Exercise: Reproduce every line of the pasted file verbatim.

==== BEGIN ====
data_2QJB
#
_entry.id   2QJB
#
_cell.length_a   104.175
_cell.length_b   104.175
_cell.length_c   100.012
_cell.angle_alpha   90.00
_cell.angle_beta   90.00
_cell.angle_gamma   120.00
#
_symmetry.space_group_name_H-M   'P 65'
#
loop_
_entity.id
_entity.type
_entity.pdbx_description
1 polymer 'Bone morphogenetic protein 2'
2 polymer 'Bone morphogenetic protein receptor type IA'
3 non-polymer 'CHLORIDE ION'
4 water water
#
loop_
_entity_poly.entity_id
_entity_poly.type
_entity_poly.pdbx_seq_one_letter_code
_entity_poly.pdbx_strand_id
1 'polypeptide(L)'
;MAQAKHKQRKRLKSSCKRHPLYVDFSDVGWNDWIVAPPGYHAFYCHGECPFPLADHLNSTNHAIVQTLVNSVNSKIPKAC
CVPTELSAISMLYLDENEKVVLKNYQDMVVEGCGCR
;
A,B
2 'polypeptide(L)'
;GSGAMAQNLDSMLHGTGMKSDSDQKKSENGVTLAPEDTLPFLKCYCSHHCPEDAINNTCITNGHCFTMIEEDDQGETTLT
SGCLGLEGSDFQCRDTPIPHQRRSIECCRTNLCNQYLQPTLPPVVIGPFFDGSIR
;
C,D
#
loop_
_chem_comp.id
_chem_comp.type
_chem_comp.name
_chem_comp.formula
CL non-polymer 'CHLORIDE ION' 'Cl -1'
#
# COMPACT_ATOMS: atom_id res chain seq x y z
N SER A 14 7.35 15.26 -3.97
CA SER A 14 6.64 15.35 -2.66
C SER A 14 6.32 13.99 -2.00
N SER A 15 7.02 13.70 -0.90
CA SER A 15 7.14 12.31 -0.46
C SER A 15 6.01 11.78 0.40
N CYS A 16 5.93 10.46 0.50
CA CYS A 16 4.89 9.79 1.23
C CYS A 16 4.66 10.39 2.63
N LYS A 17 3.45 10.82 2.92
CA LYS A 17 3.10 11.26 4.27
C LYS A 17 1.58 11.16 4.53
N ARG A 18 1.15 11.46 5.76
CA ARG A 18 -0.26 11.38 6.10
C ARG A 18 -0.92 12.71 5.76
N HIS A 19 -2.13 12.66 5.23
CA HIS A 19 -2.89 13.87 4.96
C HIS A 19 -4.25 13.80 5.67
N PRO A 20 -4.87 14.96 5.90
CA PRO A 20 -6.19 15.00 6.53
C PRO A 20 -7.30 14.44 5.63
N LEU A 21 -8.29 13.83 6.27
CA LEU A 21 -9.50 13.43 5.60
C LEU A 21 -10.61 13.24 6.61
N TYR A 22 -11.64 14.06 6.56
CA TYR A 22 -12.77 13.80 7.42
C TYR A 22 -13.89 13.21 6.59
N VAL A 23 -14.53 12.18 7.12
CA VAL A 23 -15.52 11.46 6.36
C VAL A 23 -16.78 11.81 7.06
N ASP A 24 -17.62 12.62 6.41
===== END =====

data_2QJB
#
_entry.id   2QJB
#
_cell.length_a   104.175
_cell.length_b   104.175
_cell.length_c   100.012
_cell.angle_alpha   90.00
_cell.angle_beta   90.00
_cell.angle_gamma   120.00
#
_symmetry.space_group_name_H-M   'P 65'
#
loop_
_entity.id
_entity.type
_entity.pdbx_description
1 polymer 'Bone morphogenetic protein 2'
2 polymer 'Bone morphogenetic protein receptor type IA'
3 non-polymer 'CHLORIDE ION'
4 water water
#
loop_
_entity_poly.entity_id
_entity_poly.type
_entity_poly.pdbx_seq_one_letter_code
_entity_poly.pdbx_strand_id
1 'polypeptide(L)'
;MAQAKHKQRKRLKSSCKRHPLYVDFSDVGWNDWIVAPPGYHAFYCHGECPFPLADHLNSTNHAIVQTLVNSVNSKIPKAC
CVPTELSAISMLYLDENEKVVLKNYQDMVVEGCGCR
;
A,B
2 'polypeptide(L)'
;GSGAMAQNLDSMLHGTGMKSDSDQKKSENGVTLAPEDTLPFLKCYCSHHCPEDAINNTCITNGHCFTMIEEDDQGETTLT
SGCLGLEGSDFQCRDTPIPHQRRSIECCRTNLCNQYLQPTLPPVVIGPFFDGSIR
;
C,D
#
loop_
_chem_comp.id
_chem_comp.type
_chem_comp.name
_chem_comp.formula
CL non-polymer 'CHLORIDE ION' 'Cl -1'
#
# COMPACT_ATOMS: atom_id res chain seq x y z
N SER A 14 7.35 15.26 -3.97
CA SER A 14 6.64 15.35 -2.66
C SER A 14 6.32 13.99 -2.00
N SER A 15 7.02 13.70 -0.90
CA SER A 15 7.14 12.31 -0.46
C SER A 15 6.01 11.78 0.40
N CYS A 16 5.93 10.46 0.50
CA CYS A 16 4.89 9.79 1.23
C CYS A 16 4.66 10.39 2.63
N LYS A 17 3.45 10.82 2.92
CA LYS A 17 3.10 11.26 4.27
C LYS A 17 1.58 11.16 4.53
N ARG A 18 1.15 11.46 5.76
CA ARG A 18 -0.26 11.38 6.10
C ARG A 18 -0.92 12.71 5.76
N HIS A 19 -2.13 12.66 5.23
CA HIS A 19 -2.89 13.87 4.96
C HIS A 19 -4.25 13.80 5.67
N PRO A 20 -4.87 14.96 5.90
CA PRO A 20 -6.19 15.00 6.53
C PRO A 20 -7.30 14.44 5.63
N LEU A 21 -8.29 13.83 6.27
CA LEU A 21 -9.50 13.43 5.60
C LEU A 21 -10.61 13.24 6.61
N TYR A 22 -11.64 14.06 6.56
CA TYR A 22 -12.77 13.80 7.42
C TYR A 22 -13.89 13.21 6.59
N VAL A 23 -14.53 12.18 7.12
CA VAL A 23 -15.52 11.46 6.36
C VAL A 23 -16.78 11.81 7.06
N ASP A 24 -17.62 12.62 6.41